That said, the strikers play a key part in the defensive phase of play. “Did you ever wonder why certain strikers no longer form part of the squad set-up? Because they would lose the ball and then stand around and watch. But you’ve got to chase back,” Trapattoni says. “Sometimes, your best defenders are your forwards,” he reiterated this week. “If a striker lets his defender go down the pitch and cross for a goal, he has not helped the team. He is like Pontius Pilate. Instead, I want them to run back with the defender and stop him crossing for the goal.”
System over individuals
It’s not harsh to say that Ireland are probably the most technically-limited side in the competition, but Trapattoni is aware of their limitations and has constructed a solid unit that should thrive as the underdog. More importantly, the players sitck to the plan and have a great team spirit (which seems a patronising thing to say, but after England’s complains of boredom at the World Cup, can be an important factor).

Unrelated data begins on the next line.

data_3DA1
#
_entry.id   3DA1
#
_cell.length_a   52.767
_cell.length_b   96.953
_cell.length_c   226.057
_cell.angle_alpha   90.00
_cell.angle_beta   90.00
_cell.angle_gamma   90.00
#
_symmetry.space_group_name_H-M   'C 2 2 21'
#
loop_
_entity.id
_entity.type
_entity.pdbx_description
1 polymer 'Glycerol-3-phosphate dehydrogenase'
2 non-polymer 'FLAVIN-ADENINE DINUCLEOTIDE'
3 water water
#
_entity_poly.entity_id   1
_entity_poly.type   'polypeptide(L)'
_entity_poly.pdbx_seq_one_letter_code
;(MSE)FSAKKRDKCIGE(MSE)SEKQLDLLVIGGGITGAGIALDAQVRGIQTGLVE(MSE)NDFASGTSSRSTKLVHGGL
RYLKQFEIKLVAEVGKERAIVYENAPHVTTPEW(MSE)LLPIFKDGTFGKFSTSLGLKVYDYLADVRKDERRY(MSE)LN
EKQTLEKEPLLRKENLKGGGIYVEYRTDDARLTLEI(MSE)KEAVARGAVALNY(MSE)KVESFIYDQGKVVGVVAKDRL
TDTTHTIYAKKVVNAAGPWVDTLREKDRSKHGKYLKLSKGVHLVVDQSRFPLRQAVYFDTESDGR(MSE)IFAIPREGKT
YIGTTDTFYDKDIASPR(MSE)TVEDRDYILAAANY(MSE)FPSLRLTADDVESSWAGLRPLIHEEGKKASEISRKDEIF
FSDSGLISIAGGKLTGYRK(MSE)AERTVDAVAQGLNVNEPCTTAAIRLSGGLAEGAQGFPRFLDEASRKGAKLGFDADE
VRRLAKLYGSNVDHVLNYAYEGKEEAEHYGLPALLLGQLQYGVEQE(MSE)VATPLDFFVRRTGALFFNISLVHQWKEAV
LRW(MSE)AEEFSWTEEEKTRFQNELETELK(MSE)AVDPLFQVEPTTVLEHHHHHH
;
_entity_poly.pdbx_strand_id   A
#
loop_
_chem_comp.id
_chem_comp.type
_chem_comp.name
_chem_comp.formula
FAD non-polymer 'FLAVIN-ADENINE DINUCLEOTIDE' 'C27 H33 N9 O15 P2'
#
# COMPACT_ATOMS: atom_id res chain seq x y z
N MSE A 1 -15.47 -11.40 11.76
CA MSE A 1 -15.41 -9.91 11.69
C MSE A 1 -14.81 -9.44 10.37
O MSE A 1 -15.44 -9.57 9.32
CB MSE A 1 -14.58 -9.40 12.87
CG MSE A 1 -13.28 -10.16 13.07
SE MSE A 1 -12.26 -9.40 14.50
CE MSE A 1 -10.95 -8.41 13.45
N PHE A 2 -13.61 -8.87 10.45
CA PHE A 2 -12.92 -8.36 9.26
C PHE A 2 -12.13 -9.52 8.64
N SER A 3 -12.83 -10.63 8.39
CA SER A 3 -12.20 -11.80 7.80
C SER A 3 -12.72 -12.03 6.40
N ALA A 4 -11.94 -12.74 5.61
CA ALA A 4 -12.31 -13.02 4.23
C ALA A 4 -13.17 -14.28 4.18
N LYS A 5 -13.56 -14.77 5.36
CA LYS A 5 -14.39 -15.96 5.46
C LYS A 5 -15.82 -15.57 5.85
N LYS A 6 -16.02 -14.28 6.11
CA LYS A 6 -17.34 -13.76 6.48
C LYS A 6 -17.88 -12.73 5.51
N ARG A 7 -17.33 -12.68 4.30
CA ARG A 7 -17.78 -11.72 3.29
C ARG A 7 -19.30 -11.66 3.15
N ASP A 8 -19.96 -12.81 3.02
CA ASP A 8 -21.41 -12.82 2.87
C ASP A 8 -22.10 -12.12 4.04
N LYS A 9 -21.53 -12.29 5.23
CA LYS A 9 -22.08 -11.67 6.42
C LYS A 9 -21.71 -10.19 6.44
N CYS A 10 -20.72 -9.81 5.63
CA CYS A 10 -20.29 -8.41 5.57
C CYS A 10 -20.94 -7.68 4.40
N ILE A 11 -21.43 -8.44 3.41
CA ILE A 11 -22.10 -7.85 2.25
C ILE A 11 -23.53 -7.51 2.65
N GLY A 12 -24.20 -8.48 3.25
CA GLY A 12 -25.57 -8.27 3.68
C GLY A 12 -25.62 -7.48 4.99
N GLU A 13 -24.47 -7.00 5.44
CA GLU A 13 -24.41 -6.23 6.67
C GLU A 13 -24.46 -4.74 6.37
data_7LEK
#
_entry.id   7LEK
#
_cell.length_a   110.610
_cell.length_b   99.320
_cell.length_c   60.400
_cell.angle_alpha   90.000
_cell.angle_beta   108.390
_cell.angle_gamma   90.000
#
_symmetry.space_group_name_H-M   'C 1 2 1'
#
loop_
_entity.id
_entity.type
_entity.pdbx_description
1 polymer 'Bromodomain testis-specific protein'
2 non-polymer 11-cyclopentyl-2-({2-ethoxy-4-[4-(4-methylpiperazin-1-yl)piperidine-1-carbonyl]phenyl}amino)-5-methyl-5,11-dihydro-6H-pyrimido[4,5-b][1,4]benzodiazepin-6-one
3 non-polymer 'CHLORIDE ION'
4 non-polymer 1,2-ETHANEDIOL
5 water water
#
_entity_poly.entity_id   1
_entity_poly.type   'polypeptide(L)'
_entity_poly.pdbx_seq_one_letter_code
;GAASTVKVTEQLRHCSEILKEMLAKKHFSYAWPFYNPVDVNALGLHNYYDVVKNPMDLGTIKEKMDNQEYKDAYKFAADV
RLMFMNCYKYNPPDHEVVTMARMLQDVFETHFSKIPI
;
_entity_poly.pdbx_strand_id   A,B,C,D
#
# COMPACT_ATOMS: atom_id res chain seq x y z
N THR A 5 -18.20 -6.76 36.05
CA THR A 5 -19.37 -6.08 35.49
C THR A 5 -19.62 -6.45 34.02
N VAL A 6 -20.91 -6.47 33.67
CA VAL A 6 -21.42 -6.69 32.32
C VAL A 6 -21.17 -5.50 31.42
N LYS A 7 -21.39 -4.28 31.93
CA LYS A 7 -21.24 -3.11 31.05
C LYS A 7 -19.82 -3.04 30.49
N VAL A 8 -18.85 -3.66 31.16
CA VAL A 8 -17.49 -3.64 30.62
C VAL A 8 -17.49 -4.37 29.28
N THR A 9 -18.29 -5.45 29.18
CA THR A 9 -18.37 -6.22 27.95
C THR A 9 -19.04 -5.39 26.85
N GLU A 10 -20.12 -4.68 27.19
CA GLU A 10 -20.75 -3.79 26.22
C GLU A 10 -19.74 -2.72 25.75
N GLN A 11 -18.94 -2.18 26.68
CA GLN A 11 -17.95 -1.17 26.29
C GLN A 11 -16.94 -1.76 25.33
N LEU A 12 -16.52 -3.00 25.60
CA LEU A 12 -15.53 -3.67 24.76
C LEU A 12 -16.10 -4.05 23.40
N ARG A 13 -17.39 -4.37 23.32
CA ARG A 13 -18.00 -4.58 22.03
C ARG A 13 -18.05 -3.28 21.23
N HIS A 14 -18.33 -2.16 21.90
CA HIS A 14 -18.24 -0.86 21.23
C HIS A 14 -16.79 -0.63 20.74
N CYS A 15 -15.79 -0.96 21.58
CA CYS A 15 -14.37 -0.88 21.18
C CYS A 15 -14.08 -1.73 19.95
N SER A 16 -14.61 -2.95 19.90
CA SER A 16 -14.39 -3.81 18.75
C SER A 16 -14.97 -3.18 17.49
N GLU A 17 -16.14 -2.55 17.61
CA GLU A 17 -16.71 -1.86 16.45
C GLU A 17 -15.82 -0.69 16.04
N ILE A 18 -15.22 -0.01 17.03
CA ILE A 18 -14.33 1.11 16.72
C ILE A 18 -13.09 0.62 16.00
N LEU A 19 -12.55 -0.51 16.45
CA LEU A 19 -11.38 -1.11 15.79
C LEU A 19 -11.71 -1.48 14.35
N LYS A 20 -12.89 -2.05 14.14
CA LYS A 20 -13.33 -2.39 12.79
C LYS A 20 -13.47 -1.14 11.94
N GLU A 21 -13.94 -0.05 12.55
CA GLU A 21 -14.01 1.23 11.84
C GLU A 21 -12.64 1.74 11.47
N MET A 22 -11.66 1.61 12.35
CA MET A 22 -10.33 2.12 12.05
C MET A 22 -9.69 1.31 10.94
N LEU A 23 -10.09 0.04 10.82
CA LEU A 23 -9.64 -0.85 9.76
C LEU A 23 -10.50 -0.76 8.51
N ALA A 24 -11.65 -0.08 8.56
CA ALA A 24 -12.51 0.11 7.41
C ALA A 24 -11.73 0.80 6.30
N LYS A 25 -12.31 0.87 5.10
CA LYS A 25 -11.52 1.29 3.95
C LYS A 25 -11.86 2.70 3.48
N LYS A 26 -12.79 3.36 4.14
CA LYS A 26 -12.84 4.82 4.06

Ireland are nicely prepared for this tournament. Each of the other 15 sides would play the same way against Spain, but while for some that would mean a huge departure from their natural gameplan, Ireland are used to being defensive, organised and reactive.
This is very much a game-by-game campaign, and Trapattoni is looking at the weaknesses of his opponents rather than his own side’s strengths. “I spend all my time watching DVDs of Spain, Croatia and Italy, looking at the tactical approach and what I can do. I have seen all of the games – home and away – of the teams we will play. Every little detail – free-kicks, corner kicks, throw-ins, how they start the game – is important for us and will be important in the games in June,” he says.